BP could face an $18bn fine for its part in the Deepwater Horizon oil spill disaster

'Grossly negligent' BP could be fined $18bn over oil spill

A US judge has decided that BP was "grossly negligent" and "reckless" in the 2010 Deepwater Horizon oil spill, a ruling that could mean fines of up to $18bn.

That would be on top of the running total of more than $42bn in charges the company has taken for the worst offshore environmental disaster in US history after the rig explosion and spill in the Gulf of Mexico that killed 11 workers and spewed oil for nearly three months onto the shorelines of several US states.

The disaster struck when a surge of methane gas known to rig hands as a "kick" sparked an explosion aboard the Deepwater Horizon rig as it was drilling the mile-deep Macondo 252 well off Louisiana.

BP said it would appeal last night’s ruling by US District Judge Carl Barbier in New Orleans, Louisiana, who held a trial without a jury last year to determine who was responsible for the disaster where he apportioned 67 per cent of the fault to BP, 30 per cent to Transocean, which owned the drillship, and 3 per cent to Halliburton, which did cement work on the Macondo well.

"The Court concludes that the discharge of oil 'was the result of gross negligence or willful misconduct' by BP," Barbier said in his written ruling. "BP's conduct was reckless."

In response, BP said it would challenge the ruling because it believes the standard for proving ‘gross negligence’ was not met. "BP believes that an impartial view of the record does not support the erroneous conclusion reached by the District Court."

The judge has yet to assign damages from the spill under the federal Clean Water Act or rule on how many barrels spilled, but David Uhlmann, a University of Michigan law professor and former chief of the Justice Department's environmental crimes section, said the ruling "dramatically increases" BP's liability for civil penalties under the act.

Under federal rules, a gross negligence verdict carries a potential fine of $4,300 per barrel, compared to a maximum of $1,100 per barrel on a simple "negligence" verdict. BP says 3.26 million barrels leaked from the well and the US government says 4.9 million barrels spilled, though the fines will exclude about 810,000 barrels collected during clean-up.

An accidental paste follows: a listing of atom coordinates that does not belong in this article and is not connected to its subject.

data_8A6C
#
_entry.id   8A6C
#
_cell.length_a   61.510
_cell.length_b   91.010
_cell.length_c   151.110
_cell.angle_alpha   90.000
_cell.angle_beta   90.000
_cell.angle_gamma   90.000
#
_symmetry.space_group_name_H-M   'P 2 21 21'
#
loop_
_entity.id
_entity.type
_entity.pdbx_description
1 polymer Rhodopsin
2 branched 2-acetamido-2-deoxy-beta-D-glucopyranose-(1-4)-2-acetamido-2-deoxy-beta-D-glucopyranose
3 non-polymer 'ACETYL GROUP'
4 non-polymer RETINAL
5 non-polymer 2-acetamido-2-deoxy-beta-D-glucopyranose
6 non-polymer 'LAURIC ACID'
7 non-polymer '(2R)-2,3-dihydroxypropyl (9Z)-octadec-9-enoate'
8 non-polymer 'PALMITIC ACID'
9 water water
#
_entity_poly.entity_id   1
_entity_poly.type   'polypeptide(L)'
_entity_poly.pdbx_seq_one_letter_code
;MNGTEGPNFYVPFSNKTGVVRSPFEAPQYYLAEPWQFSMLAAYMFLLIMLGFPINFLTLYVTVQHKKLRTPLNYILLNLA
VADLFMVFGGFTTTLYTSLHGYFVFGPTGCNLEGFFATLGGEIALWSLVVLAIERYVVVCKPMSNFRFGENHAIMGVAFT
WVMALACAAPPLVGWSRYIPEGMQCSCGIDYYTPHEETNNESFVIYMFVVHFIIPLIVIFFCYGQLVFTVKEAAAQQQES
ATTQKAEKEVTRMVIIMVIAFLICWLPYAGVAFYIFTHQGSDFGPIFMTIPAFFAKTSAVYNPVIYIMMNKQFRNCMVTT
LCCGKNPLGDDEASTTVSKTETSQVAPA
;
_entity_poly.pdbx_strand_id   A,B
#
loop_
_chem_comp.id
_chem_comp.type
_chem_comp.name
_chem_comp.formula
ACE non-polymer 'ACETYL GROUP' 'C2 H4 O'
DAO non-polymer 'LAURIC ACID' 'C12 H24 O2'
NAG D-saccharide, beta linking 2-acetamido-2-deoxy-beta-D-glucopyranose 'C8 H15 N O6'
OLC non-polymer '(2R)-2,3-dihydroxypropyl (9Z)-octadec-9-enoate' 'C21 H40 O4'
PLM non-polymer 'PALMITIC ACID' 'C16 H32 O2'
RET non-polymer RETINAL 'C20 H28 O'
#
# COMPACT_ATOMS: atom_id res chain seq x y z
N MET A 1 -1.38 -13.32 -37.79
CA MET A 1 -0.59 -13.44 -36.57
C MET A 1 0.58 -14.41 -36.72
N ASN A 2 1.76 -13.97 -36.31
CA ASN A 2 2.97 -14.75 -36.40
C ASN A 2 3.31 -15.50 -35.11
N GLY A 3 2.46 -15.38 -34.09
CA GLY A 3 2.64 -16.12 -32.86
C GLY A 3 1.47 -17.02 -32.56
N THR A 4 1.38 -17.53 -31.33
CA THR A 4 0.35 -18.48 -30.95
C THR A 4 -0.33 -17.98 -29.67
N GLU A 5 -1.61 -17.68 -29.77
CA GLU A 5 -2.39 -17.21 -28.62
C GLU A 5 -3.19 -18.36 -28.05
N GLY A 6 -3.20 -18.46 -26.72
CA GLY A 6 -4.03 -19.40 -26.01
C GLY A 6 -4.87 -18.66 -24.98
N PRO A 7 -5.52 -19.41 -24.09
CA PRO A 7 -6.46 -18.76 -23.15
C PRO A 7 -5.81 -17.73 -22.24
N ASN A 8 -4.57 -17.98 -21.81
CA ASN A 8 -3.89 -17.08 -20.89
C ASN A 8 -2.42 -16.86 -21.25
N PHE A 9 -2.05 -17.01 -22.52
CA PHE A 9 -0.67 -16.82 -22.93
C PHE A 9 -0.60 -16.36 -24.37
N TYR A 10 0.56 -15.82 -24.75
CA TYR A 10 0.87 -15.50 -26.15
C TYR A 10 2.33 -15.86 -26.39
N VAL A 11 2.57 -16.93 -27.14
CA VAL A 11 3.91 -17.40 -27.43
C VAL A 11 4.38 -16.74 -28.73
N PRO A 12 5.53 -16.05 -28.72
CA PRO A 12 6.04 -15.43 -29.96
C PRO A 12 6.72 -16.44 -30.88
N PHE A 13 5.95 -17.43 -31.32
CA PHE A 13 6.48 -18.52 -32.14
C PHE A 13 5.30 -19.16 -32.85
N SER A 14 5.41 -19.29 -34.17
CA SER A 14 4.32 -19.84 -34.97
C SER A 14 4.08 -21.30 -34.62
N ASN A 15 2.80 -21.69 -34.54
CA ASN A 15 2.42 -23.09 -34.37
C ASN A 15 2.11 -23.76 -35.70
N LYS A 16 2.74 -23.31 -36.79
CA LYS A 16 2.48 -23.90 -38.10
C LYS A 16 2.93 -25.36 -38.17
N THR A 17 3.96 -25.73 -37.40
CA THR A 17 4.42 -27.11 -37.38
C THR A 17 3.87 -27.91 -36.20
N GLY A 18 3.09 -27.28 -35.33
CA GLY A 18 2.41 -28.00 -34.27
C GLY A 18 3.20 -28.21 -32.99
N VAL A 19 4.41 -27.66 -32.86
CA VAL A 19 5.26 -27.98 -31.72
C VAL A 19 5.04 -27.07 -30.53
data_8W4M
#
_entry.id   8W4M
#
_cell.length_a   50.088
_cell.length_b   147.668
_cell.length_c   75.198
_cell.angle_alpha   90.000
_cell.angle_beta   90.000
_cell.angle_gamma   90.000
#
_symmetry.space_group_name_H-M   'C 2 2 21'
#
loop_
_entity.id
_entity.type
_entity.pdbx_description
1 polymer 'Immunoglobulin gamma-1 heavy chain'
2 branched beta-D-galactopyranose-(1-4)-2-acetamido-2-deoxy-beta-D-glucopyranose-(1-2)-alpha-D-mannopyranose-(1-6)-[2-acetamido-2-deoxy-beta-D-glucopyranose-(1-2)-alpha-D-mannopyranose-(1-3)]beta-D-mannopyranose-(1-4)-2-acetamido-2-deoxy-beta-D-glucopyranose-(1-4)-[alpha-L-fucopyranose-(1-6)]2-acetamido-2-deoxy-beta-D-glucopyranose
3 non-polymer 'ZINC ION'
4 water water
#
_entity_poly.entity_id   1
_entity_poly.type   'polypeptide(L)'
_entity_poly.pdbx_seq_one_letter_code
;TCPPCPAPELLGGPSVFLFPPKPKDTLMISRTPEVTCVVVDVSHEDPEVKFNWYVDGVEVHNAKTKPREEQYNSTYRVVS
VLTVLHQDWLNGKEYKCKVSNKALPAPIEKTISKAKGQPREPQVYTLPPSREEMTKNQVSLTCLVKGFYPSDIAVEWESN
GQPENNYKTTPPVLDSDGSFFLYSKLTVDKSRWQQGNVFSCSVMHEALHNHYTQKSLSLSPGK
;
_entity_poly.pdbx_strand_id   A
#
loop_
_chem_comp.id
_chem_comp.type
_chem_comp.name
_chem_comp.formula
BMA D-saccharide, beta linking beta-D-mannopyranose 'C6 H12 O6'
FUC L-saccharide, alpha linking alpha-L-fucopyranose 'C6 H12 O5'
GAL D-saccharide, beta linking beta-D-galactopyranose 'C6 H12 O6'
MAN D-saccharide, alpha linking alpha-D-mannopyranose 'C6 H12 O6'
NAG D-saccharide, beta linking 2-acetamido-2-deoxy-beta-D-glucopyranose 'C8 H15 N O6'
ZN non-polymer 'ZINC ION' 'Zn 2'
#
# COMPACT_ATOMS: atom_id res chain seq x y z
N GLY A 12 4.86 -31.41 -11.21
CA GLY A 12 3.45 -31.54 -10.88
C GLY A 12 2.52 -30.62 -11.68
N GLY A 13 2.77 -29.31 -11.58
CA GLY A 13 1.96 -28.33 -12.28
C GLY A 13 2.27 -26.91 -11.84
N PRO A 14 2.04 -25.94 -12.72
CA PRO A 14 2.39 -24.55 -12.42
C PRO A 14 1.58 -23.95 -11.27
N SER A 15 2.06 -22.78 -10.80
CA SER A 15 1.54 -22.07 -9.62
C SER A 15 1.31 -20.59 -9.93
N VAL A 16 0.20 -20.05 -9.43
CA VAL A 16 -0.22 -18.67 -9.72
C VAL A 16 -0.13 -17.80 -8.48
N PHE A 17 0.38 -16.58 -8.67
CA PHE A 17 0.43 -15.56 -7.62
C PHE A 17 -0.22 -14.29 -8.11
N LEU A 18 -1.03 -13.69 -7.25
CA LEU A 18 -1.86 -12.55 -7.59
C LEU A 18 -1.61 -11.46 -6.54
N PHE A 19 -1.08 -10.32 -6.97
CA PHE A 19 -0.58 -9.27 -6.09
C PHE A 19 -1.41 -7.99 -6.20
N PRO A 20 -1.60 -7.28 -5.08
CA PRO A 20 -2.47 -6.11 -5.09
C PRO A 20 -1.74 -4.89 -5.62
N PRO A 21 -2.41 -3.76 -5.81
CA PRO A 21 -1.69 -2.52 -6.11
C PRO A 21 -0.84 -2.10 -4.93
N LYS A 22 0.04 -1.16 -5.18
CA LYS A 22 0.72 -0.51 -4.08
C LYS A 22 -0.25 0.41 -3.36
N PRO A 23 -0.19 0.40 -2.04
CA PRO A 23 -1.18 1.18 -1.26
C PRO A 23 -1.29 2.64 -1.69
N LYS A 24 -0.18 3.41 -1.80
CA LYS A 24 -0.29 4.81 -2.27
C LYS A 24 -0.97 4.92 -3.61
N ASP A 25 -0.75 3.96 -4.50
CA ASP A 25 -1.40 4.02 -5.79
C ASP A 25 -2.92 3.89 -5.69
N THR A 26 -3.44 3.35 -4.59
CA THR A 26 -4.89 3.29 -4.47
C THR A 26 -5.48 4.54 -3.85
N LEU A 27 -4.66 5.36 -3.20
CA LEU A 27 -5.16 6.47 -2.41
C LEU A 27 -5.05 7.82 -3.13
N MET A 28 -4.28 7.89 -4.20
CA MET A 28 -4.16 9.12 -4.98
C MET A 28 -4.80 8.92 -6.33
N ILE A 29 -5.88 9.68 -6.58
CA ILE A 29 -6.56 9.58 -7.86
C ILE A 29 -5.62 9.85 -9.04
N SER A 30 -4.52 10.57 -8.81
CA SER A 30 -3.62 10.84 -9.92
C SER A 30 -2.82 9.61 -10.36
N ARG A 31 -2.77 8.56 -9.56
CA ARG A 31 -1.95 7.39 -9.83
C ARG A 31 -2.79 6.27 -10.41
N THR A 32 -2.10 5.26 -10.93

Previous calculations by Reuters have shown fines could run to $17.6bn in the costliest scenario under a 'gross negligence' finding – far more than the $4.5bn maximum fine that could have been levied under a simple 'negligence' ruling and dwarfing the $3.5bn BP has set aside for fines under the Clean Water Act.

If the gross negligence ruling stands, it could create a tough new standard and raise liability risks for the deepwater drilling and other high risk industries, legal and business experts said.

There will be "long-term repercussions," Gianna Bern, who teaches international finance at the University of Notre Dame, said of the energy sector. "Potential liability is now in the stratosphere and that limits the number of players that can engage in this type of activity."

The case could go on for months or even years with Barbier set to assign damages after the next phase of a civil trial over the accident, scheduled for January 2015. The two earlier phases of the trial looked at how to apportion blame and examined how much oil spilled.

Even after the Clean Water Act fines are set, BP may face other bills from a lengthy Natural Resources Damage Assessment, which could require BP to carry out or fund environmental restoration work in the Gulf, and other claims.

A separate criminal case was settled with the US government in late 2012. BP agreed to pay $4.5bn in fines. Gulf Coast states will receive a portion of any fines BP pays to the government.

US Attorney General Eric Holder said in a statement: "We are confident this decision will serve as a strong deterrent to anyone tempted to sacrifice safety and the environment in the pursuit of profit."

Transocean and Halliburton have settled some liabilities and the judge said they were shielded by indemnity clauses with BP. Texas-based Anadarko Petroleum, which owned a quarter of the well, might have to pay fines under the Clean Water Act, though it has settled other claims with BP.

 

Further information: BP Deepwater Horizon oil spill

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